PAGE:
In December 2006, eight people were arrested as part of the official investigation. The man in the tape, "Mr. X", who was believed to have been the one to disseminate it to the public, albeit accidentally, initially fled the country, taking up residence in Armenia. After Iranian investigators requested he be arrested, the man was apprehended and extradited shortly afterwards. He was reported to have claimed that he and the woman in the film were temporarily married at the time. Under the precepts of Shi'a Islam, sex during temporary marriage is permitted. Nevertheless, "Mr. X" was tried and imprisoned. The legal fate of the others arrested in this investigation, whether they were eventually exonerated or not, went unreported in the news media.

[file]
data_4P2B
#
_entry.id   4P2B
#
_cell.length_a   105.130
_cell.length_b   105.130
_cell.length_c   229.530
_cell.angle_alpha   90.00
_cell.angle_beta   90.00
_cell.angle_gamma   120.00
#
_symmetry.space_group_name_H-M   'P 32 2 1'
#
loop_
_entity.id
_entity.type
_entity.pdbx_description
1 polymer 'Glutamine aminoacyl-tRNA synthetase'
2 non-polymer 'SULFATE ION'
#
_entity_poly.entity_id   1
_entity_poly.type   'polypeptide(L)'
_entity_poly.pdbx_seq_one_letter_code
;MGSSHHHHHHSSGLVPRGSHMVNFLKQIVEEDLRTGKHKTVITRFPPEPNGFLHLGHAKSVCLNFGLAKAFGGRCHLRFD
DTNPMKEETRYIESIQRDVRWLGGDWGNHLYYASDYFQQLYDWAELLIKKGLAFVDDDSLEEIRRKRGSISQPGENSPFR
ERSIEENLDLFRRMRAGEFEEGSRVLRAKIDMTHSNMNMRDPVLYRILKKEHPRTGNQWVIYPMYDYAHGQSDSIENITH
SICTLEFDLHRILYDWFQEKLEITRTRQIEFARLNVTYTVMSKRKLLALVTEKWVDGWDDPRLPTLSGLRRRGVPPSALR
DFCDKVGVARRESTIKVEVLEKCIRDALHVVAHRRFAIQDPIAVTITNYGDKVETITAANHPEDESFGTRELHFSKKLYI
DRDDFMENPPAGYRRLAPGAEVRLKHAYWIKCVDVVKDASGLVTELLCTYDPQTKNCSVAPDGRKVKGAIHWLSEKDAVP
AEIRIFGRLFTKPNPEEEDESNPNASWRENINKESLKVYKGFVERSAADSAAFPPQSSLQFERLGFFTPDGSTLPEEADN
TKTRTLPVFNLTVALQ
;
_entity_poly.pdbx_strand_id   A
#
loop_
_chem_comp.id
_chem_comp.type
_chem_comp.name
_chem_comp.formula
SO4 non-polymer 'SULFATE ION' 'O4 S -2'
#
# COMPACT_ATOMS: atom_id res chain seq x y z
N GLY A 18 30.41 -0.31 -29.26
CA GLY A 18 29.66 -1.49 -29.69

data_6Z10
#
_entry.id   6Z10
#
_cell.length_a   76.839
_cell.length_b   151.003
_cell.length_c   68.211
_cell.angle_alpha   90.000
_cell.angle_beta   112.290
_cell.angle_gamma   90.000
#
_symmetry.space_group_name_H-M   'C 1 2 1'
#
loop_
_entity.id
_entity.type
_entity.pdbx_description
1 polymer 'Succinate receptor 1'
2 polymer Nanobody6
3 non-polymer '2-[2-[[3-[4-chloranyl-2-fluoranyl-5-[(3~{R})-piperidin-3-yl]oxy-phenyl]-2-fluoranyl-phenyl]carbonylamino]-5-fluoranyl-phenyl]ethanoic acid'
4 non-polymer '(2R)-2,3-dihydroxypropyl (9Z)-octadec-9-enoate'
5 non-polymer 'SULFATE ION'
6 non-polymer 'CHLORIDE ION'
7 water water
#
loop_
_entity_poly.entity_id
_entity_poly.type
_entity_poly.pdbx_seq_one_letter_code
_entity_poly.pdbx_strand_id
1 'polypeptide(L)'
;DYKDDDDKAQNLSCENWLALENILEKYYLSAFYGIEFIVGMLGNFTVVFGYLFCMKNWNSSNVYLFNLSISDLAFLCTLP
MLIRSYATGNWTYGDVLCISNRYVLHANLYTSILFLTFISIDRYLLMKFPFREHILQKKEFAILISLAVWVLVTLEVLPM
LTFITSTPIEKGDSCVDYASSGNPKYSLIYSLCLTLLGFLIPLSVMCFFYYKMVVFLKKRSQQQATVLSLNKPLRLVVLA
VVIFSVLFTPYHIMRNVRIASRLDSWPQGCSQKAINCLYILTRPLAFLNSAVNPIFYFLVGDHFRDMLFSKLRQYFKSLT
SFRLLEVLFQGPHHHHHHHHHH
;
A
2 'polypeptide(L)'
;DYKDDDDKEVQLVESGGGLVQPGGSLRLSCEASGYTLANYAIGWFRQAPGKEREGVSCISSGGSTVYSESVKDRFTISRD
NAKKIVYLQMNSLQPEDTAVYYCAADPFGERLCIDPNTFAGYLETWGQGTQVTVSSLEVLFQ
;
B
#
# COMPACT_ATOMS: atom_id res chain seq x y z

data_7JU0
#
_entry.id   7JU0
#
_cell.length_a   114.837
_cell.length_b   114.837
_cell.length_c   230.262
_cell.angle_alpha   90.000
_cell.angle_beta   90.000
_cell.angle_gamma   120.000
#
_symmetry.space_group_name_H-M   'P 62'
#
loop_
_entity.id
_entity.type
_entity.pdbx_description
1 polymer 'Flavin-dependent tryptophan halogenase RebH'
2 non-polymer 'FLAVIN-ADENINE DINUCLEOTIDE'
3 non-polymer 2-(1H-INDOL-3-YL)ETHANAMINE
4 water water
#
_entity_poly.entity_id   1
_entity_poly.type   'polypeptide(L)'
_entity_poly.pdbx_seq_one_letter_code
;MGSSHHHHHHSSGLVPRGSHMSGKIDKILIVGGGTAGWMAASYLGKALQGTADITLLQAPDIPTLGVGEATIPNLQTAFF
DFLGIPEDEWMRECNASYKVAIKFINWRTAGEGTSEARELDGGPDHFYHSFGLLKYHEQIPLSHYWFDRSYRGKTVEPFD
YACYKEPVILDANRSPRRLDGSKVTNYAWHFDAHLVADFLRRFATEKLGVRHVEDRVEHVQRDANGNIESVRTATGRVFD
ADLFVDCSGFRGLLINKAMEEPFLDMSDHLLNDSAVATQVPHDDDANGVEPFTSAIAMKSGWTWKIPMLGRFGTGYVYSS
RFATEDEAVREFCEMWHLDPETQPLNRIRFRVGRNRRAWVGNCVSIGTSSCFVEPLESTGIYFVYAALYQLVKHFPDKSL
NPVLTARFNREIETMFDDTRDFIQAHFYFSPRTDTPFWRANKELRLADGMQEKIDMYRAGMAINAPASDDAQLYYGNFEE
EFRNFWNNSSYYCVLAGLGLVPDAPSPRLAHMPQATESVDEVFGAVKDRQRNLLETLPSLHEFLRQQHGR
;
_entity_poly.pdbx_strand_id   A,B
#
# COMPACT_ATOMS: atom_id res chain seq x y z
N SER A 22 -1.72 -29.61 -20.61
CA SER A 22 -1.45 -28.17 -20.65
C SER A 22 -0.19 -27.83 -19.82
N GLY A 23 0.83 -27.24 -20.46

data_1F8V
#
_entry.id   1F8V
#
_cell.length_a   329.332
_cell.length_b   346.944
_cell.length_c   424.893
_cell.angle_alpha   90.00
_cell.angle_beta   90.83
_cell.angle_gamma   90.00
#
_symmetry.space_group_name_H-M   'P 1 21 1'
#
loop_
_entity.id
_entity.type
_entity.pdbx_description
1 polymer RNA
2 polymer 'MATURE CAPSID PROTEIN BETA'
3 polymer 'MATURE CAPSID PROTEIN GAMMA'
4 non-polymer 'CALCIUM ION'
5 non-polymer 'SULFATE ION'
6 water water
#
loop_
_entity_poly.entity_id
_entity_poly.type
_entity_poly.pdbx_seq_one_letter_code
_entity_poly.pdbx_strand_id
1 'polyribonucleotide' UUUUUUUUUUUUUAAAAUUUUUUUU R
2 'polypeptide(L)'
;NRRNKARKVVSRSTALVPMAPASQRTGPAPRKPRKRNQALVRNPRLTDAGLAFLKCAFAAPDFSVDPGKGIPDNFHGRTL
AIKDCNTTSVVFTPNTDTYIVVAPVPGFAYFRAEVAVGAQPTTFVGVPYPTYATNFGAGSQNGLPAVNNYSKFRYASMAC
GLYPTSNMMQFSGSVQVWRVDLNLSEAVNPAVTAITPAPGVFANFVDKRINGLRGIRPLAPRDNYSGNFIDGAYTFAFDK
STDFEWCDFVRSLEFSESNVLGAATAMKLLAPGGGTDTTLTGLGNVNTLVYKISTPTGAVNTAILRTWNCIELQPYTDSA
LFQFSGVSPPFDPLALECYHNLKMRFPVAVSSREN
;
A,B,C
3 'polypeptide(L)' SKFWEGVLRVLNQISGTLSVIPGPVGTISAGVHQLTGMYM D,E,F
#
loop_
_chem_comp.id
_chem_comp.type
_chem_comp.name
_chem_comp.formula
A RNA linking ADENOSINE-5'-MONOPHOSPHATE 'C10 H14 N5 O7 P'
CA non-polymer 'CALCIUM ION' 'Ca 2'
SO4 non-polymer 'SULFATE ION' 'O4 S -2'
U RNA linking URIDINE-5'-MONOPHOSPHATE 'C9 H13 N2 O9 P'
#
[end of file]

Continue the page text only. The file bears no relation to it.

While Ebrahimi was banned from appearing in films or on television, no formal charges were ever filed against her. An Iranian judiciary official was quoted as saying: "It depends on finding out whether she had a deliberate role in the case ... If so, it is going to be dealt with as a case of corruption and prostitution." Some legal experts believed Ebrahimi’s denial would have been enough to avoid a guilty verdict had she been tried. Under Iranian law, film and video footage must be supported by additional evidence or a confession. Ebrahimi has stated that she fears her career in the Iranian entertainment industry may be over. If the actress (or another woman) were to have been charged and convicted, the punishment could have been severe. A woman found guilty of having sex outside marriage can face a penalty of up to 99 lashes with a leather strap.